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View Full Version : Hawaii Supreme Court Ruling Halts Aquarium Fishery


ThRoewer
09/07/2017, 11:04 PM
https://www.reef2rainforest.com/2017/09/07/hawaii-supreme-court-ruling-halts-aquarium-fishery/

Papermonkeys
09/08/2017, 02:36 PM
As someone who grew up in Hawaii, I saw a definite decline in fish that I would see while out in the ocean from when I was younger to now. By all means I don't think aquariums are to blame though. I know tons of people who go out there over fish (spearfishing) just for fun which ain't cool. Kinda related side story: The manager at my LFS was telling me a story about how his supplier had 2500+ yellow tangs and he said that they should put some back (joking but not joking hah) and the guy just laughed.

ThRoewer
09/08/2017, 03:03 PM
I don't think that responsibly collecting (= no cyanide and only taking smaller specimen while leaving the adult breeders behind) for the aquarium trade is generally to blame for declining numbers of fish.
These days the preferred specimen are smaller juveniles or subadults anyway and not the larger breeding individuals that were often collected in the past. Most Fish you find these days in stores are not much older than a year and if there is any impact of removing them from the wild it is more towards predators feeding on them then the collected species.
Unfortunately, the larger specimen are these days more and more targeted for human consumption.

Power boats, jet-skis and tourism in general do more harm.

Sent from my XT1254 using Tapatalk

Alexraptor
09/08/2017, 06:44 PM
Wait... people actually eat Yellow Tangs? O.o

I mean I can see a south American Oscar on a dinner plate, but tangs just seem like more bones than meat.

ThRoewer
09/08/2017, 07:12 PM
Wait... people actually eat Yellow Tangs? O.o

I mean I can see a south American Oscar on a dinner plate, but tangs just seem like more bones than meat.

Probably not Yellow Tangs as they stay rather small, but large angels, wrasses and even tangs land quite regularly on the grill. If you visit fish markets in the countries where our fish come from you will find many beloved friends up for sale as dinner:

http://www.reefcentral.com/forums/attachment.php?attachmentid=379460&stc=1&d=1504918363
Caribbean, St. Lucia, Tropical Fish For Sale On The Market. (http://www.gettyimages.com/detail/news-photo/caribbean-st-lucia-tropical-fish-for-sale-on-the-market-news-photo/453153858#caribbean-st-lucia-tropical-fish-for-sale-on-the-market-picture-id453153858)

http://www.congo-pages.org/et/Marine_Resources/dili2.jpg

https://thumb7.shutterstock.com/display_pic_with_logo/2051897/681597985/stock-photo-naha-japan-jul-blue-parrot-fish-and-other-tropical-fish-for-sale-at-a-seafood-market-in-681597985.jpg

http://www.reefcentral.com/forums/attachment.php?attachmentid=379465&stc=1&d=1504920039
http://eddie-coral-adventures.blogspot.com/2008/02/bali-fish-market.html

Papermonkeys
09/09/2017, 11:18 AM
Ha, ya sorry I was a little confusing in my post. I know people don't really eat yellow tangs or most other fish we like to keep. But I just meant in general people overfish there. I think parrot fish is commonly consumed even though there are tons of better tasting fish (I wouldn't know I don't eat any type of seafood haha)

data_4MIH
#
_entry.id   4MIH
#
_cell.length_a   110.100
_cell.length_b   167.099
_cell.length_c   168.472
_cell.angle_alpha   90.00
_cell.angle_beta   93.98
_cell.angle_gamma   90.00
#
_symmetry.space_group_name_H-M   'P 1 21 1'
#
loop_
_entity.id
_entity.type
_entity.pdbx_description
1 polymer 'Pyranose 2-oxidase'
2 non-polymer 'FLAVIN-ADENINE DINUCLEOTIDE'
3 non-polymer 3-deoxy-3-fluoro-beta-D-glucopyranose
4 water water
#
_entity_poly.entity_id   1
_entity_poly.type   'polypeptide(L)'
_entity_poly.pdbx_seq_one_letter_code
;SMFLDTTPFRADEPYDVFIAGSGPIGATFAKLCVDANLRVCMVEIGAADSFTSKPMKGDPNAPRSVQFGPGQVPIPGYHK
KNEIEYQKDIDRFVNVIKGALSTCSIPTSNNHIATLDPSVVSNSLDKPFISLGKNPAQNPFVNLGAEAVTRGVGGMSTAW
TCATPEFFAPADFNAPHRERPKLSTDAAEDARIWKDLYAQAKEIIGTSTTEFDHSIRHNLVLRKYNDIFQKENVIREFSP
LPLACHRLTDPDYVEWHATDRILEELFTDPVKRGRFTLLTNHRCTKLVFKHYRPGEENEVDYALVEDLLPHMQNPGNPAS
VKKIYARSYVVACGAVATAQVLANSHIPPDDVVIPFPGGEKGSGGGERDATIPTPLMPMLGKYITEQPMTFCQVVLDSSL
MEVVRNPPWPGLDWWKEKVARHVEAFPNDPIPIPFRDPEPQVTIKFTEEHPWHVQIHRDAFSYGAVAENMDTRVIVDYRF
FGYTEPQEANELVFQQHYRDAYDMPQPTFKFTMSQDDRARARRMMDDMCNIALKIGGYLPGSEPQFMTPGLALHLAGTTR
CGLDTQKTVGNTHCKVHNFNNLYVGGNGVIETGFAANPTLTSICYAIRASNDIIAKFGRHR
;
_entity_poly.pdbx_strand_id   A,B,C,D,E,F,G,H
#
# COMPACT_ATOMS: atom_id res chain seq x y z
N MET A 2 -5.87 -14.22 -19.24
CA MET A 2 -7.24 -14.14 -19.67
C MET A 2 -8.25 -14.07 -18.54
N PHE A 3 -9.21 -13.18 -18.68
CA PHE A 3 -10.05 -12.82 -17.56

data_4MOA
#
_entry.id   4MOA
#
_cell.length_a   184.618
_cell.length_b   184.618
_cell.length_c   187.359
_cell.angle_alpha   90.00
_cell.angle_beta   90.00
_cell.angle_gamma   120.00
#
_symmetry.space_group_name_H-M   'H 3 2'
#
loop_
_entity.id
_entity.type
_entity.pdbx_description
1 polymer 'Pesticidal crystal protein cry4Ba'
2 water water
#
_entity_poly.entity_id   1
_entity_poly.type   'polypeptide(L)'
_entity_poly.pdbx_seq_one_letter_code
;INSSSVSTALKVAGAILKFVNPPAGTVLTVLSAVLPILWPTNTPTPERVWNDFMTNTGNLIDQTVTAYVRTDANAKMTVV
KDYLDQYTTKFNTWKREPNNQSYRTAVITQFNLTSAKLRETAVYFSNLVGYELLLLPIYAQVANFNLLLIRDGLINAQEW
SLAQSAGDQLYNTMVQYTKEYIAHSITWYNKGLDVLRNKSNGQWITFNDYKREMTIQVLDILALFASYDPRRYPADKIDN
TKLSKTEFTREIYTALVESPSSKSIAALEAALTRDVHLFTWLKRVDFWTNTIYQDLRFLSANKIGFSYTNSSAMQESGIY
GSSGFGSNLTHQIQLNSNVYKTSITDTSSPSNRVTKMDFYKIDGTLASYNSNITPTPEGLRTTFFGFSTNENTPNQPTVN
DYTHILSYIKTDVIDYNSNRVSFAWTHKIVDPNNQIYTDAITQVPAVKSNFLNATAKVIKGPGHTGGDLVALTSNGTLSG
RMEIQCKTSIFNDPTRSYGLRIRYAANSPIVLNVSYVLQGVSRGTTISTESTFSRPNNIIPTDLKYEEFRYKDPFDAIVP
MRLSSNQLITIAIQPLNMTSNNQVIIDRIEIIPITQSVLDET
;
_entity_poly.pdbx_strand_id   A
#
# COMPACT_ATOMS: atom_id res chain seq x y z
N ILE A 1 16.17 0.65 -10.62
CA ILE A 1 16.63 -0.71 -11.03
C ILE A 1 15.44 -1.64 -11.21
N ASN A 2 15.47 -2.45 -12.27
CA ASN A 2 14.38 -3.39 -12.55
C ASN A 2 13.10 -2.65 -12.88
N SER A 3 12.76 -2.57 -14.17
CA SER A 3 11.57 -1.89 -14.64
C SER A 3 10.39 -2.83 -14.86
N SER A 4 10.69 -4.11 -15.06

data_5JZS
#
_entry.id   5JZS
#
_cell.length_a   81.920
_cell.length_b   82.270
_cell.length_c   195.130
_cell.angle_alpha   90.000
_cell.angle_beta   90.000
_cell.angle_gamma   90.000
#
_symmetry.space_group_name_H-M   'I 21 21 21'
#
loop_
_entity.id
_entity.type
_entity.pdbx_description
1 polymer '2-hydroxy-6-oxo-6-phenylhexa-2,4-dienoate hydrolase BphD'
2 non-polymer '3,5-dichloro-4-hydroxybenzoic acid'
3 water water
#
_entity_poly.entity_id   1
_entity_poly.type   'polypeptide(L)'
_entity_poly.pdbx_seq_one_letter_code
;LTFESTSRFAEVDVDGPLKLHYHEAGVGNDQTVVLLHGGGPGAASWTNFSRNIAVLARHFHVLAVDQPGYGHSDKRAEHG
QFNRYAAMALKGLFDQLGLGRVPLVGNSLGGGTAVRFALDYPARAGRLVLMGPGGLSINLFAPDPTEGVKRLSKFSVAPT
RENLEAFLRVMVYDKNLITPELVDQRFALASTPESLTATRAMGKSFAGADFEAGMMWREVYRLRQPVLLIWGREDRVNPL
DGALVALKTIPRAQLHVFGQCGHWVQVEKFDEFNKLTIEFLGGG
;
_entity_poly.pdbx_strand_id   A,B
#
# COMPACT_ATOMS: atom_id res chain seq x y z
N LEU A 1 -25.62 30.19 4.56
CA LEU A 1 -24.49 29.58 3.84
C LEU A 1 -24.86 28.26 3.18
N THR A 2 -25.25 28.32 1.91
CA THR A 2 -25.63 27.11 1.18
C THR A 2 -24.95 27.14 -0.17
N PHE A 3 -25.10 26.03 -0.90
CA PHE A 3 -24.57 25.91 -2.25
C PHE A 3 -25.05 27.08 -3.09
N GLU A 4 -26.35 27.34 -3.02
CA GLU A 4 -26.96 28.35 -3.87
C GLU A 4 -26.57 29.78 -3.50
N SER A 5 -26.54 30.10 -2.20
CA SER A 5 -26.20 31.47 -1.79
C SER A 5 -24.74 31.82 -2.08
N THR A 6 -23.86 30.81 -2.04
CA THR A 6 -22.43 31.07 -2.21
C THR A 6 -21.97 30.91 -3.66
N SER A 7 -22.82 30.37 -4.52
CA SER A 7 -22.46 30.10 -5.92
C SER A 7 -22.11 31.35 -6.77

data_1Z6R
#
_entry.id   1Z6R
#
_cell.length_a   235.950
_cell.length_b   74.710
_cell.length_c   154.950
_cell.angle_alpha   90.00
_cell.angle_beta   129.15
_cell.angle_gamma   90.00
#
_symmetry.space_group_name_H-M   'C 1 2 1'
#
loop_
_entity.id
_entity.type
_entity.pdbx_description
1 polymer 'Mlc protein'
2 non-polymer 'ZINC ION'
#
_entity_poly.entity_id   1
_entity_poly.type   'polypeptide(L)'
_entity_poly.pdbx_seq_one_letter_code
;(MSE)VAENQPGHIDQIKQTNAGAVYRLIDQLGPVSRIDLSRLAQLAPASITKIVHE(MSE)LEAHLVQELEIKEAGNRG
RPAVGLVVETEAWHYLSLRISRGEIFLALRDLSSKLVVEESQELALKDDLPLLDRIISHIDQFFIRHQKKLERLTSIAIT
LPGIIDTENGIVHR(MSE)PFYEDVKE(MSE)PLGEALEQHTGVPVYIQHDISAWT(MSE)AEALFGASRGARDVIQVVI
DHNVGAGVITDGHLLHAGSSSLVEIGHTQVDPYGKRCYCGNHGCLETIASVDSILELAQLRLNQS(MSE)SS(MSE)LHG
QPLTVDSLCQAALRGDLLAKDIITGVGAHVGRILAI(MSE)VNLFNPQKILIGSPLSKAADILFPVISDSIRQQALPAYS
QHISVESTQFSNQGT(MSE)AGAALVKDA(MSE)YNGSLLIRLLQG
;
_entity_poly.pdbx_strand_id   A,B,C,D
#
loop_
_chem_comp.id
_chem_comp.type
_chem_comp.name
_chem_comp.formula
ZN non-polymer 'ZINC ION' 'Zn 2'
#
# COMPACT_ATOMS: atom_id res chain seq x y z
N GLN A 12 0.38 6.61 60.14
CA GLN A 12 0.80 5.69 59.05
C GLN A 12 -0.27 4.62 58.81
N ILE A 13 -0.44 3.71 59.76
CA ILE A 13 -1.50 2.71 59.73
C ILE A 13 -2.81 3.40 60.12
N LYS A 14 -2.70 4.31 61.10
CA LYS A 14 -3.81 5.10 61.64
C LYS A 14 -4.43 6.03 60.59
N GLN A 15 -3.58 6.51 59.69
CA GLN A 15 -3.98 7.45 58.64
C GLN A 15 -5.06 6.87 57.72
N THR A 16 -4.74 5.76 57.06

chgoblknazn
09/13/2017, 12:24 PM
Probably not Yellow Tangs as they stay rather small, but large angels, wrasses and even tangs land quite regularly on the grill. If you visit fish markets in the countries where our fish come from you will find many beloved friends up for sale as dinner:

http://www.reefcentral.com/forums/attachment.php?attachmentid=379460&stc=1&d=1504918363
Caribbean, St. Lucia, Tropical Fish For Sale On The Market. (http://www.gettyimages.com/detail/news-photo/caribbean-st-lucia-tropical-fish-for-sale-on-the-market-news-photo/453153858#caribbean-st-lucia-tropical-fish-for-sale-on-the-market-picture-id453153858)

http://www.congo-pages.org/et/Marine_Resources/dili2.jpg

https://thumb7.shutterstock.com/display_pic_with_logo/2051897/681597985/stock-photo-naha-japan-jul-blue-parrot-fish-and-other-tropical-fish-for-sale-at-a-seafood-market-in-681597985.jpg

http://www.reefcentral.com/forums/attachment.php?attachmentid=379465&stc=1&d=1504920039
http://eddie-coral-adventures.blogspot.com/2008/02/bali-fish-market.html


I had parrotfish while I was vacationing in Fiji. The market was full of adult sized fish for our host to pick from. They were delicious!!

flsalty
09/18/2017, 08:31 AM
This has nothing to do with conservation. Hawaii is one of the most studied fisheries. None of these fish are in any danger of being threatened.

If you look into who pushed for this, you will find people who don't think fish should be kept in glass boxes. The Humane Society, For The Fishes, Center for Biological Diversity, etc.

ThRoewer
09/18/2017, 02:57 PM
This has nothing to do with conservation. Hawaii is one of the most studied fisheries. None of these fish are in any danger of being threatened.

If you look into who pushed for this, you will find people who don't think fish should be kept in glass boxes. The Humane Society, For The Fishes, Center for Biological Diversity, etc.You forgot Snorkel Bob...

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Papermonkeys
09/19/2017, 12:46 PM
Lol ThRoewer. And ya flsalty the governor, already planning to veto I'm pretty sure

Punchanello
09/21/2017, 12:05 AM